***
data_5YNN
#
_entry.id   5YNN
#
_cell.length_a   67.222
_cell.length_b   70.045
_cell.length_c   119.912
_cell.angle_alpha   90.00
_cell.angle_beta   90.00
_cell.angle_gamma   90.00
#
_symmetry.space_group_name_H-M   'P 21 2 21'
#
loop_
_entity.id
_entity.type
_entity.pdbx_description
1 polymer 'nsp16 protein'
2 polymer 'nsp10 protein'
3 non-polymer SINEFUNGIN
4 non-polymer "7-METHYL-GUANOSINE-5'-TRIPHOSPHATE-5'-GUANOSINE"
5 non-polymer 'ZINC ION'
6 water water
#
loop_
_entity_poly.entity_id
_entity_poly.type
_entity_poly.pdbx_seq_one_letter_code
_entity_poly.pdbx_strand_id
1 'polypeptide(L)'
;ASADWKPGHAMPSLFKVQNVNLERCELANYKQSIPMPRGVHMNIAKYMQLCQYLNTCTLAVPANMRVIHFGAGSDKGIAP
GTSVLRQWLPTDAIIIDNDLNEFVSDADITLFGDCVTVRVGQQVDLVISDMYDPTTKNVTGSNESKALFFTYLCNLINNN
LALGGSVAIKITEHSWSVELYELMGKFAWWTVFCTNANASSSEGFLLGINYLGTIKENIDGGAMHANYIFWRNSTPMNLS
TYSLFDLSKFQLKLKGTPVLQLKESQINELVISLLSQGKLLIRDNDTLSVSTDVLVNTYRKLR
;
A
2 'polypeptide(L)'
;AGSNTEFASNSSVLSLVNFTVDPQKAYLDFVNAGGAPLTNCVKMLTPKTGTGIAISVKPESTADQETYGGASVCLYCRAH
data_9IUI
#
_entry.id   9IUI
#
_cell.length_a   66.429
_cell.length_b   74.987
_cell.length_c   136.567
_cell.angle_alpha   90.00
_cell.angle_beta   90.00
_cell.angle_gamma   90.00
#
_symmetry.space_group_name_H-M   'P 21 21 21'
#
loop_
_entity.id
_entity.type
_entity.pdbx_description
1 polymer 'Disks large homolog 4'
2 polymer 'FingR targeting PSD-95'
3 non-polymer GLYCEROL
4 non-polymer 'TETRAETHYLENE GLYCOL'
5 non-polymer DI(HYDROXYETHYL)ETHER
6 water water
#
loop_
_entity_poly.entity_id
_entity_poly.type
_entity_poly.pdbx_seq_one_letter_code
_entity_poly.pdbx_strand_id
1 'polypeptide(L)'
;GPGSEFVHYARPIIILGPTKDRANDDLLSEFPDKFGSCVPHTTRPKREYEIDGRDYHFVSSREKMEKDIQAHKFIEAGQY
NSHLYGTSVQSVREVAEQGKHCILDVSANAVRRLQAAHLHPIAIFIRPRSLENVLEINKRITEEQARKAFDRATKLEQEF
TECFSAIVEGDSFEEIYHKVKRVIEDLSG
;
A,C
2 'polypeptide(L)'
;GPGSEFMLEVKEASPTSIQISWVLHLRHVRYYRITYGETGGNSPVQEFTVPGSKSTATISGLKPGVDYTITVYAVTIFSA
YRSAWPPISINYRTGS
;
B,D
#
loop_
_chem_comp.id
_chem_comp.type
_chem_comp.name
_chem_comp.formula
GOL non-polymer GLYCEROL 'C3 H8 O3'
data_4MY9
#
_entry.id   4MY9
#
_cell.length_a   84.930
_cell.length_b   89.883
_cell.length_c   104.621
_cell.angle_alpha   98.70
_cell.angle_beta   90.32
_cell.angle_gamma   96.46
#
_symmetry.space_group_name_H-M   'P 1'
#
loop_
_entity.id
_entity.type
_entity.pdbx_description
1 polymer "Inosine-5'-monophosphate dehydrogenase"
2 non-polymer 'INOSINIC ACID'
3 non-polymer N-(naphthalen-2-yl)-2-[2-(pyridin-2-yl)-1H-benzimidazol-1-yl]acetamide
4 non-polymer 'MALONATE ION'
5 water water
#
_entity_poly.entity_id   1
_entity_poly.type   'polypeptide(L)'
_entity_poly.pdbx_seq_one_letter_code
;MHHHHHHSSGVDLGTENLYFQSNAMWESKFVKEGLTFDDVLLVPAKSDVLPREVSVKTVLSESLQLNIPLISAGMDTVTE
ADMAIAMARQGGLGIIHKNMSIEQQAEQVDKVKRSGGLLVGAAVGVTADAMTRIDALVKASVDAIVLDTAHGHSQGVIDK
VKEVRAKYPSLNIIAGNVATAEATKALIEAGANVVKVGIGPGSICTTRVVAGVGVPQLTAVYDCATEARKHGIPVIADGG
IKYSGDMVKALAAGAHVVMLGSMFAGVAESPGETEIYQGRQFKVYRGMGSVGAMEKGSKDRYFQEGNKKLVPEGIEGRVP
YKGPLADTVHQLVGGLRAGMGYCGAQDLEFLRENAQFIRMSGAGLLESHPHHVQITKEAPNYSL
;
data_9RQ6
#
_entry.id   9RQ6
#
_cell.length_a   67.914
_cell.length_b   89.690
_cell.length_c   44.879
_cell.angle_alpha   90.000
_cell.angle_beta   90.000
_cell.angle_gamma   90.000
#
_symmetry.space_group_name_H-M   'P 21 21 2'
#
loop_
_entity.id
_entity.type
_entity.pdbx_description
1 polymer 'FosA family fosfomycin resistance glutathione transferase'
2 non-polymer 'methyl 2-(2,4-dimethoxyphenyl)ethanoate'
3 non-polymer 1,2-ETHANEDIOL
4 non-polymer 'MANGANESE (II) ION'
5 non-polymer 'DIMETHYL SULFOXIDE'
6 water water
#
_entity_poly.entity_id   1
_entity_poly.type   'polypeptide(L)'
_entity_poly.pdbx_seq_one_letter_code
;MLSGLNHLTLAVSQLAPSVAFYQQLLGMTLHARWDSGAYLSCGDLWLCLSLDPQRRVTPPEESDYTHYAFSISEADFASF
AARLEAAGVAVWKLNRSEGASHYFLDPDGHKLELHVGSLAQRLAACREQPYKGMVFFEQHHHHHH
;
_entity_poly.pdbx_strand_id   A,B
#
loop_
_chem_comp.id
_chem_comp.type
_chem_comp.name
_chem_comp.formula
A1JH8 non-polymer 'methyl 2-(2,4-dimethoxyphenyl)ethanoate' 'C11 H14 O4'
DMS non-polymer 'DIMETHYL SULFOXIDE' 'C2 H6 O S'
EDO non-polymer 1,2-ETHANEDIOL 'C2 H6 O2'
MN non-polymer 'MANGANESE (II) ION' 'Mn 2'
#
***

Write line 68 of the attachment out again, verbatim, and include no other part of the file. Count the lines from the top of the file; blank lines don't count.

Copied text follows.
1 'polypeptide(L)'